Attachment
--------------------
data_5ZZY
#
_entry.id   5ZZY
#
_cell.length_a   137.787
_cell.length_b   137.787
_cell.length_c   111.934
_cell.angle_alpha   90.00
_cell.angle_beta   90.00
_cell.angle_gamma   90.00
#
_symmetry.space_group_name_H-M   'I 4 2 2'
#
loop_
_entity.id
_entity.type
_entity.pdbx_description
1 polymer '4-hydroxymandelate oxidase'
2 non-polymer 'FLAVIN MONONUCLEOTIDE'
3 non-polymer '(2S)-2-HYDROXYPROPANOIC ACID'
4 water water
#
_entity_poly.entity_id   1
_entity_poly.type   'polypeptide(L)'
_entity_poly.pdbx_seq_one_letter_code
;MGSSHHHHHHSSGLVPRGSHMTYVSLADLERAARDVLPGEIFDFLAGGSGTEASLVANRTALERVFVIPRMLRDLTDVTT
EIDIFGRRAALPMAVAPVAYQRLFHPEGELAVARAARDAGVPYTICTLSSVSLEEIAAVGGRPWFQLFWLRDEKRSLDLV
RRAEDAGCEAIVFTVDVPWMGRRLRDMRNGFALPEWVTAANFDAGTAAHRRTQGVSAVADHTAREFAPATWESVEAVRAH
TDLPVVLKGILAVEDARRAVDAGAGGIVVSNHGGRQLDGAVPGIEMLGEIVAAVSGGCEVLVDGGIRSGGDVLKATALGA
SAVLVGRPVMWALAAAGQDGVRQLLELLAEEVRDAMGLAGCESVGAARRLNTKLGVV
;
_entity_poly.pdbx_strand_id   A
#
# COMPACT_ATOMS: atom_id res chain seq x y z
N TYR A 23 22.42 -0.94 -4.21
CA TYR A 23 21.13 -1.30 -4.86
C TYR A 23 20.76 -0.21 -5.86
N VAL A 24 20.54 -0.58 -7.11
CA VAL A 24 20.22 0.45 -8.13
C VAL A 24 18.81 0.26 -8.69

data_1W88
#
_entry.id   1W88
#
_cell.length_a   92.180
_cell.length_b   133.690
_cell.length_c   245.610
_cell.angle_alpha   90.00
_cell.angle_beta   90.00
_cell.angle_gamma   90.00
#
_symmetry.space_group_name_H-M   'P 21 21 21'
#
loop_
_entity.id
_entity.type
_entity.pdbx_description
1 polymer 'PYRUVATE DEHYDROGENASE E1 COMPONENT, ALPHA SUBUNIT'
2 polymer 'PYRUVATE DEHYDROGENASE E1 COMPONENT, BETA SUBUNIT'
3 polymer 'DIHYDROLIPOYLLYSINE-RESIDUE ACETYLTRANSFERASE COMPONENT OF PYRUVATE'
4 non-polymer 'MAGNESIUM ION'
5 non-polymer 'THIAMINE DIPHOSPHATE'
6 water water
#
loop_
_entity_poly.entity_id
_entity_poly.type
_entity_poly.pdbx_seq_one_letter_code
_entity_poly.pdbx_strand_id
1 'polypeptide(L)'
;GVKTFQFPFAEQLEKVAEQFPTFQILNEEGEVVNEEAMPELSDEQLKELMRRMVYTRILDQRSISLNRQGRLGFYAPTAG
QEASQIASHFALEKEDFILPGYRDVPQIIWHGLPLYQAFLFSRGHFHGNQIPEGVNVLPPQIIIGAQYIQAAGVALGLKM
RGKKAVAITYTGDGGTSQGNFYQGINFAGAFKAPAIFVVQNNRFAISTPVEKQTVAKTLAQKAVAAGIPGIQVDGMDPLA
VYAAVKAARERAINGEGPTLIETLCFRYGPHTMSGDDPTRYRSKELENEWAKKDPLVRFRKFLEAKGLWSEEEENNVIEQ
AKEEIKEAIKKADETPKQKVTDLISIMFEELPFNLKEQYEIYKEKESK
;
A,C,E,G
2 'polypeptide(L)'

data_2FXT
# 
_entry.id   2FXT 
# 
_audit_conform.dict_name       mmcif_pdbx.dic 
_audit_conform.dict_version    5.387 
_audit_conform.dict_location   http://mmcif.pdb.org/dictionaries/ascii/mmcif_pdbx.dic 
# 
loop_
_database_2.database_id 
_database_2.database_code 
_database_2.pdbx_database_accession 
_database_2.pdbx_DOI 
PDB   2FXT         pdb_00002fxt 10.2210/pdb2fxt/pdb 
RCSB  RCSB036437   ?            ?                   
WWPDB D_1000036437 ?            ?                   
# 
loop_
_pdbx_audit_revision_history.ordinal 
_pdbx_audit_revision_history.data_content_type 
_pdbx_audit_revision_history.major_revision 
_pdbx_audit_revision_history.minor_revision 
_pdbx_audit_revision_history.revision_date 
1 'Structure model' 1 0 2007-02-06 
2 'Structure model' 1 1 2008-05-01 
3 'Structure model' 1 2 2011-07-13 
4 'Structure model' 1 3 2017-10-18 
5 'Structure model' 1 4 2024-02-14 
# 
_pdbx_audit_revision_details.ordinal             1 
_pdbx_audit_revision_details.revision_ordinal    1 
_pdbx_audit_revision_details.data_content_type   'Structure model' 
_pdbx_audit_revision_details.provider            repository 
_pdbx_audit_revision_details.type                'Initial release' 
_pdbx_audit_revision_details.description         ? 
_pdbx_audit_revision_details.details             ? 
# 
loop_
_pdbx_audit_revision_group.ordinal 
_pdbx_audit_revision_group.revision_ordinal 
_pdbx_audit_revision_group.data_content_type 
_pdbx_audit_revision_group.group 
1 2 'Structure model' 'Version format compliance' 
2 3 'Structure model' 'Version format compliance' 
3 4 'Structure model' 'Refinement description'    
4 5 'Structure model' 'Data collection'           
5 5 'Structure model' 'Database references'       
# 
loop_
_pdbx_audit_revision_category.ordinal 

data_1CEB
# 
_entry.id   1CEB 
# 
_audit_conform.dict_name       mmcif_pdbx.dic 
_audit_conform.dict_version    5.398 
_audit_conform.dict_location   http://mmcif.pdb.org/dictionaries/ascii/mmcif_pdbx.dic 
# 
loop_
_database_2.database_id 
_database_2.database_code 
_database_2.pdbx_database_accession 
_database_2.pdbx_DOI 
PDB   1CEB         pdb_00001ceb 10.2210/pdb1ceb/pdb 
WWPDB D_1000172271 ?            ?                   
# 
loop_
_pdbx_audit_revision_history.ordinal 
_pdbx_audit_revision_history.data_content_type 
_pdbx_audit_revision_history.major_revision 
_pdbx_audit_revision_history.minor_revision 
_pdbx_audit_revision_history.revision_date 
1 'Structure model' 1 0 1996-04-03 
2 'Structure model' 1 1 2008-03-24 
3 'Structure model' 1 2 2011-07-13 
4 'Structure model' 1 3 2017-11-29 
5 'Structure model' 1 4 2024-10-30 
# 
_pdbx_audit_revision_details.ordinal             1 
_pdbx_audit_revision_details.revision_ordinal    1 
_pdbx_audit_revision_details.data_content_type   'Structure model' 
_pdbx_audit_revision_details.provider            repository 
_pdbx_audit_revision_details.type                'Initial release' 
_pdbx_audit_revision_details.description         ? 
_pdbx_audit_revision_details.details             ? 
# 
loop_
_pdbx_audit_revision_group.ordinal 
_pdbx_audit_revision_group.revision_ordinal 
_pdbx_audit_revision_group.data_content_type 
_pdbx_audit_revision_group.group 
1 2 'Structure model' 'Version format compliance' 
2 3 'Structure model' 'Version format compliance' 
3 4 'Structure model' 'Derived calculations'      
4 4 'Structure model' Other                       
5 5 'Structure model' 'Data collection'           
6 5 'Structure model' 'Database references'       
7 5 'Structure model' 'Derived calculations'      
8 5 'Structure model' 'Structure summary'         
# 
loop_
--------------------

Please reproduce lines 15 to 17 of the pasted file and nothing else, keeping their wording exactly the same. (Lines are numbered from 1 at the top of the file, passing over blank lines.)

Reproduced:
_entity.id
_entity.type
_entity.pdbx_description